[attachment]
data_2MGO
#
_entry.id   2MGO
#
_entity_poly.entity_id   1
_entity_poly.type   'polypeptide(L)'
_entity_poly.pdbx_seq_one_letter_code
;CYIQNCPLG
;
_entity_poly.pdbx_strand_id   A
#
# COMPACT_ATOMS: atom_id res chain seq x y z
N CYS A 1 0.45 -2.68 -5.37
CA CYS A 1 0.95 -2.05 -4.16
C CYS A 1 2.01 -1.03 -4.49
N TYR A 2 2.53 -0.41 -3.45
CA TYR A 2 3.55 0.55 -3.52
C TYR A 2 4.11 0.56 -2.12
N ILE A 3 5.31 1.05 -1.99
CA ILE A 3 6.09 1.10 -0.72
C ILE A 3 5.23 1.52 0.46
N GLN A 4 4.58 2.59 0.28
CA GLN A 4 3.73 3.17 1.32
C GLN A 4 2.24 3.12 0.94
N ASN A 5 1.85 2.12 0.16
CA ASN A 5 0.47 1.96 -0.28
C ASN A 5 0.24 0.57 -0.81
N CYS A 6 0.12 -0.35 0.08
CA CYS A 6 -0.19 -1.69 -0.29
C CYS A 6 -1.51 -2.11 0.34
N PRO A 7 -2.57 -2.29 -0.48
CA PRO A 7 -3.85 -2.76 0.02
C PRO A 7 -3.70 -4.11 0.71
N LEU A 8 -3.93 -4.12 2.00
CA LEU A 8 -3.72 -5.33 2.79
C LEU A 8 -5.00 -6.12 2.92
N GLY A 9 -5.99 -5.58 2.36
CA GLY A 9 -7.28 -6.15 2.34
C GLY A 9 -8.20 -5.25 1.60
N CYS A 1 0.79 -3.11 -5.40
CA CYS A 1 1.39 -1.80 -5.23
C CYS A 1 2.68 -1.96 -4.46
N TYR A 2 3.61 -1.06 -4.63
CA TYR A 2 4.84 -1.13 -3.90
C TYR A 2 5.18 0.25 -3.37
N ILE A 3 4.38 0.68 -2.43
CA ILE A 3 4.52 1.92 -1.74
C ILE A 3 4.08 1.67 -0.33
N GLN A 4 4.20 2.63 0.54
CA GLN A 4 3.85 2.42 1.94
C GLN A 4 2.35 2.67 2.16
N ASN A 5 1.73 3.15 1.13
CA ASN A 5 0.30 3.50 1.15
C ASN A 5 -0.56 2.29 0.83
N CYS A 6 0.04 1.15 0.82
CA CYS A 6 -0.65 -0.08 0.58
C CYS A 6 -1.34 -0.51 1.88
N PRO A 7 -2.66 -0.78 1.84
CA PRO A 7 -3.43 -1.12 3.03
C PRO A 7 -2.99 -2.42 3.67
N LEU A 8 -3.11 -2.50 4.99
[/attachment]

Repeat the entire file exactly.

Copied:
data_2MGO
#
_entry.id   2MGO
#
_entity_poly.entity_id   1
_entity_poly.type   'polypeptide(L)'
_entity_poly.pdbx_seq_one_letter_code
;CYIQNCPLG
;
_entity_poly.pdbx_strand_id   A
#
# COMPACT_ATOMS: atom_id res chain seq x y z
N CYS A 1 0.45 -2.68 -5.37
CA CYS A 1 0.95 -2.05 -4.16
C CYS A 1 2.01 -1.03 -4.49
N TYR A 2 2.53 -0.41 -3.45
CA TYR A 2 3.55 0.55 -3.52
C TYR A 2 4.11 0.56 -2.12
N ILE A 3 5.31 1.05 -1.99
CA ILE A 3 6.09 1.10 -0.72
C ILE A 3 5.23 1.52 0.46
N GLN A 4 4.58 2.59 0.28
CA GLN A 4 3.73 3.17 1.32
C GLN A 4 2.24 3.12 0.94
N ASN A 5 1.85 2.12 0.16
CA ASN A 5 0.47 1.96 -0.28
C ASN A 5 0.24 0.57 -0.81
N CYS A 6 0.12 -0.35 0.08
CA CYS A 6 -0.19 -1.69 -0.29
C CYS A 6 -1.51 -2.11 0.34
N PRO A 7 -2.57 -2.29 -0.48
CA PRO A 7 -3.85 -2.76 0.02
C PRO A 7 -3.70 -4.11 0.71
N LEU A 8 -3.93 -4.12 2.00
CA LEU A 8 -3.72 -5.33 2.79
C LEU A 8 -5.00 -6.12 2.92
N GLY A 9 -5.99 -5.58 2.36
CA GLY A 9 -7.28 -6.15 2.34
C GLY A 9 -8.20 -5.25 1.60
N CYS A 1 0.79 -3.11 -5.40
CA CYS A 1 1.39 -1.80 -5.23
C CYS A 1 2.68 -1.96 -4.46
N TYR A 2 3.61 -1.06 -4.63
CA TYR A 2 4.84 -1.13 -3.90
C TYR A 2 5.18 0.25 -3.37
N ILE A 3 4.38 0.68 -2.43
CA ILE A 3 4.52 1.92 -1.74
C ILE A 3 4.08 1.67 -0.33
N GLN A 4 4.20 2.63 0.54
CA GLN A 4 3.85 2.42 1.94
C GLN A 4 2.35 2.67 2.16
N ASN A 5 1.73 3.15 1.13
CA ASN A 5 0.30 3.50 1.15
C ASN A 5 -0.56 2.29 0.83
N CYS A 6 0.04 1.15 0.82
CA CYS A 6 -0.65 -0.08 0.58
C CYS A 6 -1.34 -0.51 1.88
N PRO A 7 -2.66 -0.78 1.84
CA PRO A 7 -3.43 -1.12 3.03
C PRO A 7 -2.99 -2.42 3.67
N LEU A 8 -3.11 -2.50 4.99